Tyreek Hill Makes Plays, Remains Thankful For Opportunity

All eyes were on the fifth-round pick this past weekend

It was a private moment during a very public week.

"When I was in the locker room, it hadn't hit me yet. But once I stepped on the field, I was like, 'OK, I'm really here. It's time to go.'

"I wanted to cry, but I knew people were going to be looking, so I was like, 'No, I'm good.' I'm going to hold it in and just keep it to myself."

That's what was going through the mind of former West Alabama offensive playmaker and return specialist Tyreek Hill before his first rookie minicamp practice on Saturday.

The Chiefs took Hill with one of their fifth-round picks (No. 165 overall) in the 2016 NFL Draft, and as soon as the pick was made, there were going to be plenty of questions.

The actions of his past had put him in the position in which these questions needed to be asked, and over the weekend, Hill stood open and honest at rookie minicamp in front of the local media, answering questions for the second time in a week about the steps he's taken to become a better person over the past year.

It was because of these actions in trying to become a better person and having taken responsibility that led general manager John Dorsey and head coach Andy Reid to giving Hill a second chance.

After the final minicamp practice on Monday, Hill opened up about what kept him focused over the past year.

"There were some days that I wanted to quit throughout all of this," Hill explained, "but my grandparents are a big part of my life and they just continued to push me and motivate me, and kept me humble and grounded throughout all of it."

Hill recalled one particular conversation he had with his grandmother that stuck with him.

"She said, '20 years from now when you've had your family, and you've done your thing and you're just sitting on the couch, you're going to be like, Man, I wish I would've done this or I wish I would've done that, but that can't define you.'

"I think about what she told me and I think of the future. I told myself I'm going to try and live by that."

It was his grandmother's words that helped him to the position he's in today, and it made the moment he got the call he's waited for his entire life even more special.

Although his grandma wasn't in the house when he was drafted because she had just left to go to the store, she rushed home immediately after he told her the news.

"She picked me up off the ground," Hill said, laughing at what happened when his grandma came through the door. "This short lady picked me up and I'm like, 'What are you doing?'

"She was so happy."

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The Chiefs had added a dynamic playmaker to their offense and special team units.

Hill had 4 return touchdowns for West Alabama last season and 4 plays of at least 60 yards on offense.

He was clocked at a 4.25 40-yard dash at his Pro Day, which would have been the best mark at the NFL Scouting Combine this past year.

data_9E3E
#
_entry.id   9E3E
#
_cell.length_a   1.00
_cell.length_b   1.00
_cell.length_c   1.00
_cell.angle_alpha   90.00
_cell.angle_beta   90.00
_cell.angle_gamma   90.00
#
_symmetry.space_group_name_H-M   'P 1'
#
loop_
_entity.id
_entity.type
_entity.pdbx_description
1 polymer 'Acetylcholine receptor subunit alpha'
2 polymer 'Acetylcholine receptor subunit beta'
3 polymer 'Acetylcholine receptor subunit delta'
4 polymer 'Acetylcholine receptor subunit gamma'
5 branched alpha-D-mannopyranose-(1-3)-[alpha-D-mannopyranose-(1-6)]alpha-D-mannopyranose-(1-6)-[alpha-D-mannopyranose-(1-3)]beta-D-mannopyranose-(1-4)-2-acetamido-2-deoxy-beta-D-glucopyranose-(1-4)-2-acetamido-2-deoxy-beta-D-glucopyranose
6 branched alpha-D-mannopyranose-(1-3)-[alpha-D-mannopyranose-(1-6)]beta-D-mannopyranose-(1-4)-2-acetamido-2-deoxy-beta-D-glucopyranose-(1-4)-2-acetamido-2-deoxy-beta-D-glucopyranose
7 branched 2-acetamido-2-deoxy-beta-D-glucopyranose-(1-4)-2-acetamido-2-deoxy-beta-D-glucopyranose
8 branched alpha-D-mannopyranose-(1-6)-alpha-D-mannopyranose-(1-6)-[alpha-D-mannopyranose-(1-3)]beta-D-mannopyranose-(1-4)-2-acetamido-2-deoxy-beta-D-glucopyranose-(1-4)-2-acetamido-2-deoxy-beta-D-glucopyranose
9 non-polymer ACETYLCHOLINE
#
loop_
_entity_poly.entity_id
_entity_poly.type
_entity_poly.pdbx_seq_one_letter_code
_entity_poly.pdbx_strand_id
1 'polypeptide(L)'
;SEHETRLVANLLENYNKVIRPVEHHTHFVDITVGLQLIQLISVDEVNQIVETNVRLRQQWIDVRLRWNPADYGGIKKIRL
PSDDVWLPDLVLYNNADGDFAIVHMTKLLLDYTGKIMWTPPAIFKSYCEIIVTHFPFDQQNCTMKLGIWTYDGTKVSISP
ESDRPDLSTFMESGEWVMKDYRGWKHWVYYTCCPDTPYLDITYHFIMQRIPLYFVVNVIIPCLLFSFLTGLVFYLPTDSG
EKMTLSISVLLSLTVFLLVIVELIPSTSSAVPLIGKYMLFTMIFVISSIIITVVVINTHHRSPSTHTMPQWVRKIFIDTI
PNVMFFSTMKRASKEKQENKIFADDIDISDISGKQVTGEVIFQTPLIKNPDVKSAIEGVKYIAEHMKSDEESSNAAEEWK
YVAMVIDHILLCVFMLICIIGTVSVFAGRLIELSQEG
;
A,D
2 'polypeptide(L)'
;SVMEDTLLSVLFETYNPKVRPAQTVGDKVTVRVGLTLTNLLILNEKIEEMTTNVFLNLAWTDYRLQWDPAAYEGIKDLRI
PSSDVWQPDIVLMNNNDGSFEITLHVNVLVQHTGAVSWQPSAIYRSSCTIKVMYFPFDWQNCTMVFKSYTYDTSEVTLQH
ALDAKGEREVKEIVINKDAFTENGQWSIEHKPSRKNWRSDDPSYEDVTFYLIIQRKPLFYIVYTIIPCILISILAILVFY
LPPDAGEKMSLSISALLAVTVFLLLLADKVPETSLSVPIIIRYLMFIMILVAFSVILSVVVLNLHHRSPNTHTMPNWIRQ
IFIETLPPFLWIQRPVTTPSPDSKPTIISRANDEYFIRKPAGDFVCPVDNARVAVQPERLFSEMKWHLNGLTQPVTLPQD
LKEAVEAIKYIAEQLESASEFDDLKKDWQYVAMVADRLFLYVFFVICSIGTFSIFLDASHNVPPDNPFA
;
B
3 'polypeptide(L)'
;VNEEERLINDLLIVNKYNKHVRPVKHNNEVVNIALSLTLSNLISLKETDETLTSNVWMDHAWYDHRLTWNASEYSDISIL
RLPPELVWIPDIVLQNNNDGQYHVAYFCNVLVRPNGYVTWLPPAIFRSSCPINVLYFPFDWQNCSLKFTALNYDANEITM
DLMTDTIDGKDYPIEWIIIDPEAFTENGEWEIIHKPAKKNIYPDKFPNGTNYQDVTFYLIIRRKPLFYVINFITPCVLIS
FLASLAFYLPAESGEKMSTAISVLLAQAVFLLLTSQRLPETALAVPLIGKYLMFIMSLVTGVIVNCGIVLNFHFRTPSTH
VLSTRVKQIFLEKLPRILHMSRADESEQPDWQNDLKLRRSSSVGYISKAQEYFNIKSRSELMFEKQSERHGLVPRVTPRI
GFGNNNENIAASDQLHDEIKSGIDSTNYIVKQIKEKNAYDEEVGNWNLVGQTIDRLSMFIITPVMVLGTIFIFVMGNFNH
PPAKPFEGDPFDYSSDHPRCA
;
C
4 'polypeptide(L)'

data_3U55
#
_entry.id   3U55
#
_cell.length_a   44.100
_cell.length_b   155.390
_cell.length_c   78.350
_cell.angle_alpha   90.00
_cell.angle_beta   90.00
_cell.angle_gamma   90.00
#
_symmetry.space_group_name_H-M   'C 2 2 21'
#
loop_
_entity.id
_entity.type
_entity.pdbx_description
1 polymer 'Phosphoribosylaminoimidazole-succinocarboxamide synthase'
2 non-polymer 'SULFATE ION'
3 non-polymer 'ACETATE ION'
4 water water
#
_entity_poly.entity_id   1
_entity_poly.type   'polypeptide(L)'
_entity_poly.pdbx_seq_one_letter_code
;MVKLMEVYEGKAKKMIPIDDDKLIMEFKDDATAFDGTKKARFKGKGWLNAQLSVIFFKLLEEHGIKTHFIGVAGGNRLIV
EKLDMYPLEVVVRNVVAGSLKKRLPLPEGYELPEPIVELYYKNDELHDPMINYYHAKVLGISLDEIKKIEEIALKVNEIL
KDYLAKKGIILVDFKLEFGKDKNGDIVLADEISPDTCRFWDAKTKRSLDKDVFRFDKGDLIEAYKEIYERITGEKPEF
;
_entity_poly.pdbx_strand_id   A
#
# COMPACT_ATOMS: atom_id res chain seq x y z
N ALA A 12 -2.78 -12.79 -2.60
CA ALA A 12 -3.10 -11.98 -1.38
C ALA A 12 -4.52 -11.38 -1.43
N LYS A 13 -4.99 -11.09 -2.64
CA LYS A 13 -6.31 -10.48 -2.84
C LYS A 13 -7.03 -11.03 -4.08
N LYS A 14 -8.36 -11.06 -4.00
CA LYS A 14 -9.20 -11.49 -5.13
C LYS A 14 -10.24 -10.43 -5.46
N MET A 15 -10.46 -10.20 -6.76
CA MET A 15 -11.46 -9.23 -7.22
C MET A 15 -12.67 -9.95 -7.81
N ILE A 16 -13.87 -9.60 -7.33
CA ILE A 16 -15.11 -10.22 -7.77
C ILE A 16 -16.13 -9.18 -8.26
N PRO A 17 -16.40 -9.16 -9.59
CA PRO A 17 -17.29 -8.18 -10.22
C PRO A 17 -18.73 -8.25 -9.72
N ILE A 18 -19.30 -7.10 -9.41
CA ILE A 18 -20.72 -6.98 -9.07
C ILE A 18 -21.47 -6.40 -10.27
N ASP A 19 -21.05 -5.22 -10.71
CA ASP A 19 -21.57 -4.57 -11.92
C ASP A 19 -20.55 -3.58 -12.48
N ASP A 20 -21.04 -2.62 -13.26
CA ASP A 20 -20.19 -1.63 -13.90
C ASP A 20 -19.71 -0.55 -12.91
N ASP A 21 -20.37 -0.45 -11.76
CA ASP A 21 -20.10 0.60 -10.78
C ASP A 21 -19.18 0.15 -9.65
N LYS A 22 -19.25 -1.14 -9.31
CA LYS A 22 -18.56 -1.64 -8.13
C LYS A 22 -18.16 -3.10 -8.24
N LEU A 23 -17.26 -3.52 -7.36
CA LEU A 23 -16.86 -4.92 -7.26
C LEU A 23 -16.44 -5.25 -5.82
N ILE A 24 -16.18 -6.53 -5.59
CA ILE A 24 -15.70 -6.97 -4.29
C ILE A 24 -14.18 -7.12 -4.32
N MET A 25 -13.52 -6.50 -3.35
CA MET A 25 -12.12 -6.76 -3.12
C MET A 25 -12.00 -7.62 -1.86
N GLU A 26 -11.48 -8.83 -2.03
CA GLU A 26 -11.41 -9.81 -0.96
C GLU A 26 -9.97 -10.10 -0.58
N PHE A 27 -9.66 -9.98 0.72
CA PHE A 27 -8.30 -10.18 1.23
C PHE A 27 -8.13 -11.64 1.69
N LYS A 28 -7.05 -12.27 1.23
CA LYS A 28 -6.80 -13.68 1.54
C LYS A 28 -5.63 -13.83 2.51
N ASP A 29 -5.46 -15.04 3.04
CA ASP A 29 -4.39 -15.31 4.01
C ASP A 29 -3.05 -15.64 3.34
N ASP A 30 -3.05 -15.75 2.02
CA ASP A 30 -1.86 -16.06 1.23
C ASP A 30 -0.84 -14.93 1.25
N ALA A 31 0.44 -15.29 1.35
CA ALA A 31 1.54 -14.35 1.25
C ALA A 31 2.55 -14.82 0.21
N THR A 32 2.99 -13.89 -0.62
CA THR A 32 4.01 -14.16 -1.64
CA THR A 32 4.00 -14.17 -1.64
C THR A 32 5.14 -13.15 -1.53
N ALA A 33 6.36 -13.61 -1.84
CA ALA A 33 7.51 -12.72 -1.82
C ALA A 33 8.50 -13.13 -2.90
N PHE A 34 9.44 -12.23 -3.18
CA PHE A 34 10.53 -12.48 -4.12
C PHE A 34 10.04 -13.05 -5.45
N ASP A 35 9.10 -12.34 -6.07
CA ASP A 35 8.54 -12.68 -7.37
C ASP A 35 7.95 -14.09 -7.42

"He's probably the best returner I've scouted since I've been in the NFL," Ryne Nutt, the area scout who initially evaluated Hill, said after he was drafted, "just elite explosiveness."

Hill proved to be a playmaker in college and that carried over to this past weekend, when he took advantage of his opportunity amid all of the eyes on him and questions being thrown his way.

Hill said he's felt welcomed by his new teammates.

"The guys here, they welcomed me in just like a brother," he explained. "It was just all love, everywhere you go. They're making me feel comfortable and that's all that I really can ask for. I wanted to show them that I can be a good teammate and that I'm willing to work.

"When we're between those lines together, I'll do anything for them. They've got my back and I've got theirs."

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Hill made plays throughout the weekend during seven-on-seven and 11-on-11 team drills, even taking "live" punts off the foot of assistant equipment manager Jay White early in practice.

While the other guys received punts off a machine, Hill took them live. White ran up in front of the machine to kick it every time it was Hill's turn.

"Just to see what he can do with them," Reid explained after practice of why Hill was the only one to take punts not off the machine. "We couldn't do all of it because Jay couldn't handle it. No, I'm kidding. Jay—that's quite a deal when one of your equipment guys can be a punter too. That's not bad."

Despite all of the abilities he showed throughout the weekend and the questions he had to answer, Hill wasn't satisfied with his performance.

"I've got to get better," Hill said. "There's no perfect day. I'd give myself a C. People probably said I made plays, but I didn't make enough plays. I've still got to get better."

Part of making plays is understanding the playbook, which in an Andy Reid offense, is no small task.

That said, Hill said he's comfortable with what's been thrown his way in regards to the playbook, saying he "just wants to know every position," and that "it's coming fast."

Fast is a word that will be often used to describe Hill moving forward, but his focus is simple.

"The only thing I'm really thinking of is just doing my counseling and playing football," he said. "That's it. Everything else will just take care of itself. I'm just really thankful for those guys believing in me."

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